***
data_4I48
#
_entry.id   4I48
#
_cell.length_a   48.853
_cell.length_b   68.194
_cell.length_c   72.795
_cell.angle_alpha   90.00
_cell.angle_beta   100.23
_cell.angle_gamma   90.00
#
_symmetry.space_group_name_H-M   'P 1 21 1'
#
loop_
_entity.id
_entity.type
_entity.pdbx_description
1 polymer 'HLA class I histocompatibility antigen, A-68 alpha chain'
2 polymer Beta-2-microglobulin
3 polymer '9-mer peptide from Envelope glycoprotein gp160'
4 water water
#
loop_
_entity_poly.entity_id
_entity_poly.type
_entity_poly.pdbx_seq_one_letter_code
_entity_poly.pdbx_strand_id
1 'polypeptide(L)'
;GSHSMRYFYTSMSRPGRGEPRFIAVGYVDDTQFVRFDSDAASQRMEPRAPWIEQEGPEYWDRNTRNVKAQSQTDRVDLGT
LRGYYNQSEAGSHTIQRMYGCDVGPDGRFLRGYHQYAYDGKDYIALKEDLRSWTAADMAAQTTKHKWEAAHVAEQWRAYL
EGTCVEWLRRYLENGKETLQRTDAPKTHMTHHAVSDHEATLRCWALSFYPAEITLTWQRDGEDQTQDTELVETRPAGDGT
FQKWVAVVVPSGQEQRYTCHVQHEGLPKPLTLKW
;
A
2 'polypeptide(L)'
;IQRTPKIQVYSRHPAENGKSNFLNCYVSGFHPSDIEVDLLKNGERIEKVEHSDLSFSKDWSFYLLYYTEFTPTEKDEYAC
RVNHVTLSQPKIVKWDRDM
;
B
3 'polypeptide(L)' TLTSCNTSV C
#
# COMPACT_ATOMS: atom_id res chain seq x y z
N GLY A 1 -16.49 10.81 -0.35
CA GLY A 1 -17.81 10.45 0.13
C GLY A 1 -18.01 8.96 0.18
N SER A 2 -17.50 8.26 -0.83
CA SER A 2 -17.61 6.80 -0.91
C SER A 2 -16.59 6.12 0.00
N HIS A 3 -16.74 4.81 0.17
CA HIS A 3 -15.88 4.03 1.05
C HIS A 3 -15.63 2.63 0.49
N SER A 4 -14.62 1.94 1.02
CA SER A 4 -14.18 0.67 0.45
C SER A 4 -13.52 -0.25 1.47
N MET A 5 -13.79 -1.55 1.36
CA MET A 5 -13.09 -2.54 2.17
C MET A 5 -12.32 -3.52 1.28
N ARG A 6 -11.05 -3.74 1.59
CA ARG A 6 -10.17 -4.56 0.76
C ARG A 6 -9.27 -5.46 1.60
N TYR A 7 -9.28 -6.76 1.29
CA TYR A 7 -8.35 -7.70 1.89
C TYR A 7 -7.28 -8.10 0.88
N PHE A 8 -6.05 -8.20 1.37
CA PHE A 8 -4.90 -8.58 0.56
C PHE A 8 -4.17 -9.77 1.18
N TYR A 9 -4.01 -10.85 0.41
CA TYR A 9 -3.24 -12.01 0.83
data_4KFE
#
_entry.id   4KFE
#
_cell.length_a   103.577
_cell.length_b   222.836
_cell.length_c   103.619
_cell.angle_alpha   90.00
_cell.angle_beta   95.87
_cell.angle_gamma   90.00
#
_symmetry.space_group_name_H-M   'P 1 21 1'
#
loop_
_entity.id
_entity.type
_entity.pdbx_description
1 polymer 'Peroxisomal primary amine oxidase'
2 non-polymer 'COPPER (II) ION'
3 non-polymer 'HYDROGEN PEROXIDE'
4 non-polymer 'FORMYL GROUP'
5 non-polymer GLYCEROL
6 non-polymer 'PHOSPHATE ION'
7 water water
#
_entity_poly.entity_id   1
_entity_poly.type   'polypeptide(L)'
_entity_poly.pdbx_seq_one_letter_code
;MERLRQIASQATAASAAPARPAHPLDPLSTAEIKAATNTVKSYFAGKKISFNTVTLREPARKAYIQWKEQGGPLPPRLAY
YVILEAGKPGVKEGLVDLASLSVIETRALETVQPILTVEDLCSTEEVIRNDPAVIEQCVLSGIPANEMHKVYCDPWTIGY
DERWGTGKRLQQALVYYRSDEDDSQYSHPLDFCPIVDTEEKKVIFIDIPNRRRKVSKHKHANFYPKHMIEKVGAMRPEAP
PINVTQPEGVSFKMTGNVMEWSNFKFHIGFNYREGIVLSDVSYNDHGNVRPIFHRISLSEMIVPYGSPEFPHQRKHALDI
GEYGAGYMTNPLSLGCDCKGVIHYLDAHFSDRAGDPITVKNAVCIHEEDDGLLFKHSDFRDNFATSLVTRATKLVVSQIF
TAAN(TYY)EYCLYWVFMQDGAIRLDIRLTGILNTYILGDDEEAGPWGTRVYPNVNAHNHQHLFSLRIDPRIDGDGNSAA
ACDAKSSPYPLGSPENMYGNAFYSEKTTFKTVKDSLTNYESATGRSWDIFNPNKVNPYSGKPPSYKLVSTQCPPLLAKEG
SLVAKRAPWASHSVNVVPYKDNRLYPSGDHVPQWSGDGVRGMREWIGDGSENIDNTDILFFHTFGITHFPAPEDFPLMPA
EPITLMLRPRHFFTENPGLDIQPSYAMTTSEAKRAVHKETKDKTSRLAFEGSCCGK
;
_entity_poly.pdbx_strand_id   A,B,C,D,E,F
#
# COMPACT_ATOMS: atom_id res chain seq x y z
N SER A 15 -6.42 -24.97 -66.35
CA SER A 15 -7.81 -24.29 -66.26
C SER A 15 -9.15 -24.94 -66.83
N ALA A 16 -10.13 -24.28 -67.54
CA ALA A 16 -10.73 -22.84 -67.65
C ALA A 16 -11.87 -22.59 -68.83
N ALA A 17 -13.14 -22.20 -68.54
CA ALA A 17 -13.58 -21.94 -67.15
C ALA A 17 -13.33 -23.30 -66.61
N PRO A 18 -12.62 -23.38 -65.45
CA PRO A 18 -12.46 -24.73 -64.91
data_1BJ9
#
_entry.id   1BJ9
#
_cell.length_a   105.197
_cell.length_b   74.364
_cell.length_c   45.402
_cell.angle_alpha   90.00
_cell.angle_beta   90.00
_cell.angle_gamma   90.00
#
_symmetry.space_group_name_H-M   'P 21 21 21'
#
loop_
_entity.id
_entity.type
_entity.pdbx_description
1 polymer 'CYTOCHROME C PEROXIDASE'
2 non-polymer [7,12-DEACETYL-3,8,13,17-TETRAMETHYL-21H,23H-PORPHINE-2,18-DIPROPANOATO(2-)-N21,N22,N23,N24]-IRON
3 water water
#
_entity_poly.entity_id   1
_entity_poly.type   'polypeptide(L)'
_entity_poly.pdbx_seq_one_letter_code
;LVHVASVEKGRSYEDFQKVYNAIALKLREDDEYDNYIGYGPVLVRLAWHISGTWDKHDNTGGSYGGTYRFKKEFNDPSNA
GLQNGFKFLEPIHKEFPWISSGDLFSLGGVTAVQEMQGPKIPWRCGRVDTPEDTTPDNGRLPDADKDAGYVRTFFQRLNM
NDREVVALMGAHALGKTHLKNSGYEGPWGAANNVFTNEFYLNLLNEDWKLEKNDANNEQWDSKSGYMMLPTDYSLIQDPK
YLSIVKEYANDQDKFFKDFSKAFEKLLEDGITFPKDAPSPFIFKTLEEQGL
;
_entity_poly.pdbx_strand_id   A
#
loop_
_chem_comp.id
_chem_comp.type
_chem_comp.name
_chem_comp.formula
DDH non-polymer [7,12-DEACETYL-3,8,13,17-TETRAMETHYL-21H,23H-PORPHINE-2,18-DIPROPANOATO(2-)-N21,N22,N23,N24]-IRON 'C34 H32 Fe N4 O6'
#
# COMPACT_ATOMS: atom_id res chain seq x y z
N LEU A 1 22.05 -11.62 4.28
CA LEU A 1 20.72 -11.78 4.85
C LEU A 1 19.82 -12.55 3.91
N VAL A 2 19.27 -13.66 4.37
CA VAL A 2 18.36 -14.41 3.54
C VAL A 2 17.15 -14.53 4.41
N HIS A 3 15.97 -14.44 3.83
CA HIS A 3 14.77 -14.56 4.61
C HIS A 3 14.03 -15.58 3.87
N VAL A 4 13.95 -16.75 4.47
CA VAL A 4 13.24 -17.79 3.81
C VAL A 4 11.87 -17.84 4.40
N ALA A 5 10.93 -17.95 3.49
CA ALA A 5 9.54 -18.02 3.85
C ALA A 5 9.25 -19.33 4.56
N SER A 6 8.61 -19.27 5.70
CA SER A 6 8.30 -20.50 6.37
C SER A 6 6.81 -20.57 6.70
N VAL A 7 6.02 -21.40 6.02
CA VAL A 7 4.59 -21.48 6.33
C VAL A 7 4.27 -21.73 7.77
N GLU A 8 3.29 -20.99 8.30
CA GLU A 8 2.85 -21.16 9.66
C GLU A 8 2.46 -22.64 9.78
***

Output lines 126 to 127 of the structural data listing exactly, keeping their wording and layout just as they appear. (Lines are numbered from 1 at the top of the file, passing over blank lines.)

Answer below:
_cell.length_b   74.364
_cell.length_c   45.402